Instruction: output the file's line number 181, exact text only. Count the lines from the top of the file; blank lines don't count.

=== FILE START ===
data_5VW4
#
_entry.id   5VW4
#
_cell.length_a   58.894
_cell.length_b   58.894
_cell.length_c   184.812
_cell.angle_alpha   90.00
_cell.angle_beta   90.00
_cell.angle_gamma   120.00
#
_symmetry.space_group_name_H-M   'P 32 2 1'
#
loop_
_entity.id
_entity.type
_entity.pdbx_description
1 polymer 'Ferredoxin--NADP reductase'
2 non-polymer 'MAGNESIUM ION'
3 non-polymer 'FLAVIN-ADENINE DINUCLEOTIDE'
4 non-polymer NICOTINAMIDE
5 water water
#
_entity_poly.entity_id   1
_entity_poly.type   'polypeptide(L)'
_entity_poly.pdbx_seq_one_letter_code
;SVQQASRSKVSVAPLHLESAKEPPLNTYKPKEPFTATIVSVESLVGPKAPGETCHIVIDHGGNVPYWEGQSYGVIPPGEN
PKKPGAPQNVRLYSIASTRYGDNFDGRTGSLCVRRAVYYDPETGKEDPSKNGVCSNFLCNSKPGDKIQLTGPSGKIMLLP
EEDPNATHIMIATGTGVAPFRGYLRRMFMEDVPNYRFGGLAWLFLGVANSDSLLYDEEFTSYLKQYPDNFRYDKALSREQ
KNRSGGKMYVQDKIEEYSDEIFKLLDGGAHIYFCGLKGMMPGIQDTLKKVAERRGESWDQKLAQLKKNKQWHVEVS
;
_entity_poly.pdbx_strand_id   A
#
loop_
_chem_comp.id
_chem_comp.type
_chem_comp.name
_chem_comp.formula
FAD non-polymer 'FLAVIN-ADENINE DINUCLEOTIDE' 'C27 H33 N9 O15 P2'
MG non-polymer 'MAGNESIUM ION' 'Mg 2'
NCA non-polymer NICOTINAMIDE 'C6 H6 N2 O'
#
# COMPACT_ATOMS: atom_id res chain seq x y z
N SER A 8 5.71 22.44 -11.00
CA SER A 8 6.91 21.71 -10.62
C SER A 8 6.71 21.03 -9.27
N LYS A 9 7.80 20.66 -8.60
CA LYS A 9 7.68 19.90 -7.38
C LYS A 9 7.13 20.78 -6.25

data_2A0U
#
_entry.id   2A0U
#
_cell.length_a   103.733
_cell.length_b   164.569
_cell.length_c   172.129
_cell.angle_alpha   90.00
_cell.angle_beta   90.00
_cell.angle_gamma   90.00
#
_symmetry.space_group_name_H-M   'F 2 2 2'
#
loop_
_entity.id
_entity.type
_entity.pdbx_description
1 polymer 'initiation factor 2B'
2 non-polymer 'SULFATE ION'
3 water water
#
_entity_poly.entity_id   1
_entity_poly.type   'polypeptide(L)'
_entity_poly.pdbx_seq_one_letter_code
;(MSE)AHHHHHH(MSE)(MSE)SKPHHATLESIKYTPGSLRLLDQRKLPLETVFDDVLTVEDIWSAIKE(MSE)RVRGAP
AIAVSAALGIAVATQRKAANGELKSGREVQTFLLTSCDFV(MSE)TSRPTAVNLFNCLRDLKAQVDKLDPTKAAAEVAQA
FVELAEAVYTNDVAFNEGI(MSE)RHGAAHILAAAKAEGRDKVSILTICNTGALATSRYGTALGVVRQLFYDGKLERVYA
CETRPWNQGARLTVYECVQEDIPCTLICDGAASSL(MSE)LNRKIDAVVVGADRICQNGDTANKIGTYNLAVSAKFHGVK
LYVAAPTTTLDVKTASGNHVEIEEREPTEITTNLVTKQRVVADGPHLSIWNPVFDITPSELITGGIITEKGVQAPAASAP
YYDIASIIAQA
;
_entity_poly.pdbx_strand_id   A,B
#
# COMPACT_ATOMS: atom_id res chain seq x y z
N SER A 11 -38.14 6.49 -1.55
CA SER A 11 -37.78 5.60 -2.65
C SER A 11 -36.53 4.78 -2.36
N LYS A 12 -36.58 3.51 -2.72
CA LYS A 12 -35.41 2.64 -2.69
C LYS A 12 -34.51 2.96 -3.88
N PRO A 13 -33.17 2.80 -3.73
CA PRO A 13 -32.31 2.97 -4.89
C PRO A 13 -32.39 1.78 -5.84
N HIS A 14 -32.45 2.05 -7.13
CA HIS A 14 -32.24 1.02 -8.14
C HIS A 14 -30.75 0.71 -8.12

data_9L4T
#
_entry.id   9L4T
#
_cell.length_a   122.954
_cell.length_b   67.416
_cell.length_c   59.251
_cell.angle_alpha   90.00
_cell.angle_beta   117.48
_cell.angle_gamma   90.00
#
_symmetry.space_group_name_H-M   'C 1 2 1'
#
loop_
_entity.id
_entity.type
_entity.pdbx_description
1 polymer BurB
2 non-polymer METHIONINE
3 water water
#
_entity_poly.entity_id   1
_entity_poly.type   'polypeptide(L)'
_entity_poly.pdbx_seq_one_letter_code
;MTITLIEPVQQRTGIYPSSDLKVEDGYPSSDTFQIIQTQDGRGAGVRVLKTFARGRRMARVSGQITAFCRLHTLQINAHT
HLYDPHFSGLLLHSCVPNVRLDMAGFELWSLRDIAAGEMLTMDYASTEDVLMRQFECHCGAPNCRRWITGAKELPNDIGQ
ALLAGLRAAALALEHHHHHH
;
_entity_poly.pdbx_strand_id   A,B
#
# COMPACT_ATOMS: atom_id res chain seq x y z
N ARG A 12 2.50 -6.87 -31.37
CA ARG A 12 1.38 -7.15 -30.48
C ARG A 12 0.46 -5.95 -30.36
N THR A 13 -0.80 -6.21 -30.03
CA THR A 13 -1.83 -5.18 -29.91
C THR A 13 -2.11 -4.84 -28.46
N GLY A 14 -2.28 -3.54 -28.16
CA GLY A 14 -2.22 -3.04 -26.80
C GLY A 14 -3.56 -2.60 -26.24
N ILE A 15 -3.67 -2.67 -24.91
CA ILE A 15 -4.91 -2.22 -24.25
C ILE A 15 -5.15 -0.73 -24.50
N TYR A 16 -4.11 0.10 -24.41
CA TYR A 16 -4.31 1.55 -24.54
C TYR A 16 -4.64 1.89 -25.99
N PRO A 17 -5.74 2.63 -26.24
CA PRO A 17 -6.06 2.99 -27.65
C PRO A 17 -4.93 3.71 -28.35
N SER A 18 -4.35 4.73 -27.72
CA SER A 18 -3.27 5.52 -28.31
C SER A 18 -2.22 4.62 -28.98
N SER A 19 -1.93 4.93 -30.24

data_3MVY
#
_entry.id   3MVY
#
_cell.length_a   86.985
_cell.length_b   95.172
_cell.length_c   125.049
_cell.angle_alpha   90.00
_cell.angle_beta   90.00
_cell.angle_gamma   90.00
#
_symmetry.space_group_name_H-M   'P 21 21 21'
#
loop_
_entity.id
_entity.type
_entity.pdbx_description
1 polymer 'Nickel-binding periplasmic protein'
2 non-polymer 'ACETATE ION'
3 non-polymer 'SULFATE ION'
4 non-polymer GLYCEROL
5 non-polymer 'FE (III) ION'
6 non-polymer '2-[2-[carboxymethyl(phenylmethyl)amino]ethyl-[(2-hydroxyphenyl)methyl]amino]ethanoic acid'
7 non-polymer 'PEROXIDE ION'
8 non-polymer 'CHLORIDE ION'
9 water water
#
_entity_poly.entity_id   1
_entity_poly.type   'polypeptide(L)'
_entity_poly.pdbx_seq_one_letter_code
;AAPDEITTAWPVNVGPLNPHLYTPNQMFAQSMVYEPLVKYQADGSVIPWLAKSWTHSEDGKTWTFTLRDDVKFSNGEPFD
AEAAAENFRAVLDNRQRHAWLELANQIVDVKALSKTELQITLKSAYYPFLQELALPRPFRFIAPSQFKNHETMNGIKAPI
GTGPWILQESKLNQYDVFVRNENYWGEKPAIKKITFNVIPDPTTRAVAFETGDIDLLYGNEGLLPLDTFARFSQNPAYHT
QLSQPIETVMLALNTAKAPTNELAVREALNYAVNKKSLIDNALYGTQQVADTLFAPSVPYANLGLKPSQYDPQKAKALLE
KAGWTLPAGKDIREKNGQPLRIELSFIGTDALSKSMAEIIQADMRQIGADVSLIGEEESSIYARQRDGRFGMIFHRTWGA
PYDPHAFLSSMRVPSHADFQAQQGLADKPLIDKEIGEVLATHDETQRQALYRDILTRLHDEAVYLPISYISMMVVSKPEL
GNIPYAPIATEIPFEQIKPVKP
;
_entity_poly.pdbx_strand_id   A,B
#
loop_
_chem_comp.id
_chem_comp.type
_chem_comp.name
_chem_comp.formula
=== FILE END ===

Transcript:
GTGPWILQESKLNQYDVFVRNENYWGEKPAIKKITFNVIPDPTTRAVAFETGDIDLLYGNEGLLPLDTFARFSQNPAYHT